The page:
Wednesday, May 30, 2012

Before beginning my first year of medical school I had promised myself an ongoing memoir of that first year. It seems I am a liar. Two weeks to the finish line and I have just begun, likely using writing as a more respectable method of procrastination than say, watching old cartoons. In truth, this is the first moment I feel inspired to say something other than a melodramatic complaint. First year is an experience much like I imagine war is: so singular, so grandiose, so awful, that not even a person with the most eloquent tongue could ever truly explain it – so now, ladies and gentlemen I’m going to try.

Med school: not a place anyone is ever prepared for. Before it began, I had imagined an obscene amount of work and memorization. That part, as best as I could, I anticipated, but the rest, the intangible darkness that slowly strokes its victims with notes of sadness, self-doubt, and hopelessness until all that exists is despair in a shell of one’s former self, that friends, I was as prepared for as getting hit by a train. Not only are you hit by the train, but you are expected to maintain enough composure to climb into said train.

One of the professors during the orientation week compared medical school to drinking out of a fire hydrant, the water signifying the information we are asked to learn. We will discuss what I believe to be the deadly flaw in modern medical education at a later time, but for now we shall briefly address the workload. It is a lot. More than you can imagine; more than I can imagine, because even right now at the end of my first year I did not learn all that I “must” have learned by this point. There were many days that I was certain the information was increasing my intracranial pressure. But that is inevitable and ultimately conquerable, unlike the smoke monster, also known as interpersonal relations.

Fellow med students are both the cause of and solution to most of medical school life problems. So let’s begin with the fact that one must have friends and support, and sadly there are many moments where one would rather crawl into a damp moldy cave and become a troglobite than have to speak to another soul in one’s class. Even more sadly those moments dominate class time. School is hard, obviously, and each person reacts differently to the stress. Some turn into aggressive beasts, others cry incessantly, others turn into hermits, and others still, become sociopaths. At any given moment nearly half of the class indisposed with some psychiatric ailment, although no one will admit that. Admitting it would mean responsibility of ameliorating the illness, and that is an unacceptable amount of energy directed away from studying.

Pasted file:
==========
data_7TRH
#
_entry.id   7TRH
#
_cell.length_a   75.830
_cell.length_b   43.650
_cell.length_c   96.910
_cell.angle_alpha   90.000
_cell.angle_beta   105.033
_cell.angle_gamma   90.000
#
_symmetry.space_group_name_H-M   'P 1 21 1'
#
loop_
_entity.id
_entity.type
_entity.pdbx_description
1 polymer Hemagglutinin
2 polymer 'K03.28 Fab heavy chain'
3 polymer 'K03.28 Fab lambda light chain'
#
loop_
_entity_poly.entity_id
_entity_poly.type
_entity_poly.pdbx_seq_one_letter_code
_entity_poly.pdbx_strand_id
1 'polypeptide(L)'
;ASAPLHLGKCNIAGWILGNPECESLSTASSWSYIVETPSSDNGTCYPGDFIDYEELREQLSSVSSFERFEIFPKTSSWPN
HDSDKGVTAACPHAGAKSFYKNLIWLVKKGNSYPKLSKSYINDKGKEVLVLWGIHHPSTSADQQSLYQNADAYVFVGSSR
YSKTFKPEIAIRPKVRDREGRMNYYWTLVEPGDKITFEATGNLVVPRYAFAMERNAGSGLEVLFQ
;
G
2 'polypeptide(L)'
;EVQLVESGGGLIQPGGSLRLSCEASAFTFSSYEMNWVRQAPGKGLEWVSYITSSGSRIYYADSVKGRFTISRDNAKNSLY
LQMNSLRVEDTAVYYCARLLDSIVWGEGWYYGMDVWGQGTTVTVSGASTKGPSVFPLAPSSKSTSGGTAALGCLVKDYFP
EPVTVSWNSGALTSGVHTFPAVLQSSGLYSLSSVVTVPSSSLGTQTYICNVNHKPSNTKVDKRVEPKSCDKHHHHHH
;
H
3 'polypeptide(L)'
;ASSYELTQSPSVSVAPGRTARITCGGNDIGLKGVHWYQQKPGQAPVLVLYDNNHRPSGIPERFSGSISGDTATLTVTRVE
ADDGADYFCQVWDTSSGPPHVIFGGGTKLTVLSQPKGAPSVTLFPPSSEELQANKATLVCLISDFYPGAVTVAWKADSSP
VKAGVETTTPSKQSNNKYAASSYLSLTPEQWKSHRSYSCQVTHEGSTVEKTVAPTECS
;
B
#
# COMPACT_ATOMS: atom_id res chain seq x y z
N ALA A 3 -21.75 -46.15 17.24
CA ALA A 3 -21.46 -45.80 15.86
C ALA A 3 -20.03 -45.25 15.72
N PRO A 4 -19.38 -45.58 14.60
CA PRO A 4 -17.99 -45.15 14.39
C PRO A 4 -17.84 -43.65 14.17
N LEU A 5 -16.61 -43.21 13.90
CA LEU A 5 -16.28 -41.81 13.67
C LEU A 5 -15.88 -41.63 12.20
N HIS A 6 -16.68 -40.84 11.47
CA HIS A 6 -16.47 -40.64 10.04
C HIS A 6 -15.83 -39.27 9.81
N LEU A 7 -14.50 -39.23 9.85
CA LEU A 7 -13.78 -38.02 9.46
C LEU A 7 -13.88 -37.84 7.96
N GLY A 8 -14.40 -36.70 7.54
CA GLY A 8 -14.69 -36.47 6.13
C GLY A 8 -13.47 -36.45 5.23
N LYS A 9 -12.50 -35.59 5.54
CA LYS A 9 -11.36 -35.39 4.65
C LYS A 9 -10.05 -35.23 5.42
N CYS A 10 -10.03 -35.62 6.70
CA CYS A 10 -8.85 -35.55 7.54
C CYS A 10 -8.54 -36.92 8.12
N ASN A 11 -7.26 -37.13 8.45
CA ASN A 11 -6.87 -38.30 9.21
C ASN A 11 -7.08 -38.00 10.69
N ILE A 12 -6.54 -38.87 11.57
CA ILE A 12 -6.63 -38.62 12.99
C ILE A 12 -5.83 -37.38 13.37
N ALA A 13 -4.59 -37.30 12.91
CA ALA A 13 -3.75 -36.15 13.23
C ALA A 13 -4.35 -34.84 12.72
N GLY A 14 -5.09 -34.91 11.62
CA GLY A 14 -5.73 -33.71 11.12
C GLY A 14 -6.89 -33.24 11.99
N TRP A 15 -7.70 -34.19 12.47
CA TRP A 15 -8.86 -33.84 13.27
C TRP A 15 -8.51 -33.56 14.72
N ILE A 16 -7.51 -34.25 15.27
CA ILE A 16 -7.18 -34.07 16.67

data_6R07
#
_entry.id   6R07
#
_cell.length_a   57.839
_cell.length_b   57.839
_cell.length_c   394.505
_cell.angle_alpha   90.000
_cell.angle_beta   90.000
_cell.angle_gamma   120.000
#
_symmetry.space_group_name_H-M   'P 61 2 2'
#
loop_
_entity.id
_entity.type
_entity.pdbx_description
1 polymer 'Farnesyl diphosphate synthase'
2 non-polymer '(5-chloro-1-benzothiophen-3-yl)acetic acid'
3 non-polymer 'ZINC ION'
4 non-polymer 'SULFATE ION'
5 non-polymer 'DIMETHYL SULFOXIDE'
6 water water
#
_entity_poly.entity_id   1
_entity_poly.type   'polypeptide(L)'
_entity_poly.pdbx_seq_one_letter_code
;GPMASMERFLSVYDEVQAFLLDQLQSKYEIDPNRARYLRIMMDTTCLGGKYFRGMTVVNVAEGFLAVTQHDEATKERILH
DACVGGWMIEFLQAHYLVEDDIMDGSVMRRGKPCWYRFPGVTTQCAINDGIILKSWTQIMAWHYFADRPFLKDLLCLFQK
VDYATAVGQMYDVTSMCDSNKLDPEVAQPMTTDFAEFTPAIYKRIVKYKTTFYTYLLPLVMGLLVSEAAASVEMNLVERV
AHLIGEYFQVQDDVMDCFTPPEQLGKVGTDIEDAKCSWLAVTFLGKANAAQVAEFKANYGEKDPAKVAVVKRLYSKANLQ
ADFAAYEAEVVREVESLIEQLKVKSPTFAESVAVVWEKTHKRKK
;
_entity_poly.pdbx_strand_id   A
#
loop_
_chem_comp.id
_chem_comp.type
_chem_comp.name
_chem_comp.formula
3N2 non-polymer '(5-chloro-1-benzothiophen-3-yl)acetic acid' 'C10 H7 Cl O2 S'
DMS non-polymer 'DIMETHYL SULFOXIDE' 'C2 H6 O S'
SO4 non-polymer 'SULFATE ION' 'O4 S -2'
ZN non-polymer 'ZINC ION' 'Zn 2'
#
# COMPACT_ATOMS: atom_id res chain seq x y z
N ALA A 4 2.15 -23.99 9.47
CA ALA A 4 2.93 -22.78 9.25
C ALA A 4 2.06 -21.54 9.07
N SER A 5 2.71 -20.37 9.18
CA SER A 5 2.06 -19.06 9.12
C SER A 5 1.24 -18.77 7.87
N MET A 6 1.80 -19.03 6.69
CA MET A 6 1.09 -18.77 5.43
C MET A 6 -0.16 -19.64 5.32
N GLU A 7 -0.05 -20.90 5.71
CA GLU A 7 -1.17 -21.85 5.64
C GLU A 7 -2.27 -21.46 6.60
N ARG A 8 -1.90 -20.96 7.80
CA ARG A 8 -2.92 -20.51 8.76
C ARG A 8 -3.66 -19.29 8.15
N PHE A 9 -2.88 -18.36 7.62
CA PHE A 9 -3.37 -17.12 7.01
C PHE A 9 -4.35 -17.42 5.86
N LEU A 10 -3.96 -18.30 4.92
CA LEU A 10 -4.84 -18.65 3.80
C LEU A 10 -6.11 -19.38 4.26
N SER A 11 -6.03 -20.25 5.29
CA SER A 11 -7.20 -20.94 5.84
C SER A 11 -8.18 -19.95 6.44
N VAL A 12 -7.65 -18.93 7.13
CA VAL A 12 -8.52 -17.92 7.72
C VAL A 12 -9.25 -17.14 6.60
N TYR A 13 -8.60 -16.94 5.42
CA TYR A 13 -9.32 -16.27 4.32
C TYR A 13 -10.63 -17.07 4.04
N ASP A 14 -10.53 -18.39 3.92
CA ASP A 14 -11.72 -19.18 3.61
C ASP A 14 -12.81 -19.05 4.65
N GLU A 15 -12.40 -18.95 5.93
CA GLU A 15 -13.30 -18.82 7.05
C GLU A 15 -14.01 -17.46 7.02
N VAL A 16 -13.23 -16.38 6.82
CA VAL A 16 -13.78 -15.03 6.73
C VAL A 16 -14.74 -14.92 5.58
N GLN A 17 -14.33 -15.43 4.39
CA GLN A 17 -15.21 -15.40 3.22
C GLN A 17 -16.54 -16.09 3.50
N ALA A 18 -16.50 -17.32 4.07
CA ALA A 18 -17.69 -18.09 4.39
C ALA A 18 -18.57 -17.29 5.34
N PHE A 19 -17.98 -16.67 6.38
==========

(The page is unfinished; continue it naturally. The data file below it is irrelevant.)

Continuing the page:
Being in medical school is like being in a zoo for psychiatrically disturbed animals that all have to share one large cage and have a limited amount of food, so they quickly turn on each other. The worst aspect is it is absolutely impossible to successfully avoid people for more than 2 days. There is always something: small group, a mandatory class, a standardized patient encounter or simply commitments to a study group that at this point I am displeased I joined. So here I am, an only child with traces of avoidant personality disorder and social anxiety, permanently forced to be with people who can only make matters worse.

At this point dear deader I’m sure you’ve asked yourself about my supposed lack of complaint, but indeed I am not complaining because now, unlike many points during the year, I am happy to be a med student and I do not feel a heavy woe.  I am simply divulging the ugly truth of all medical education, no matter the country or the year.

Along the way, in my deep focus on academics I had lost a big part of myself, the most important part: my soul. It was taken, but I did nothing to resist. But that is the inherent nature of the thing. When attempting to not drown in a yearlong tsunami with only a poorly constructed raft at one’s rescue it is easy to lose sight of anything but the next approaching wave. Everyone and their mother speak of the importance of balance.  However, that is possibly the most useless advice ever uttered because the only way to have any understanding of that balance is to completely lose it. So now, near the end I finally approach that balance and gain back my soul, my joy and interest in things. Being in medical school is like being depressed. I went through the motions with duty but had no real emotions attached to anything. Except the occasional outburst of crushing sadness or sharp anger, I was numb. And now, as I am approaching the shore, I feel exponentially more joy in the things I used to love before.

This place changed me. It has at times made me much more, and at times much less myself. And now I do not know what I really am, just that I’m different.  There came a moment during studying a very long lecture on the pathology of bone cancers, that the slides, x-rays and cases are not just theory. Each of those is a real person that has suffered from the disease and the sadness of that truth is overwhelming. 

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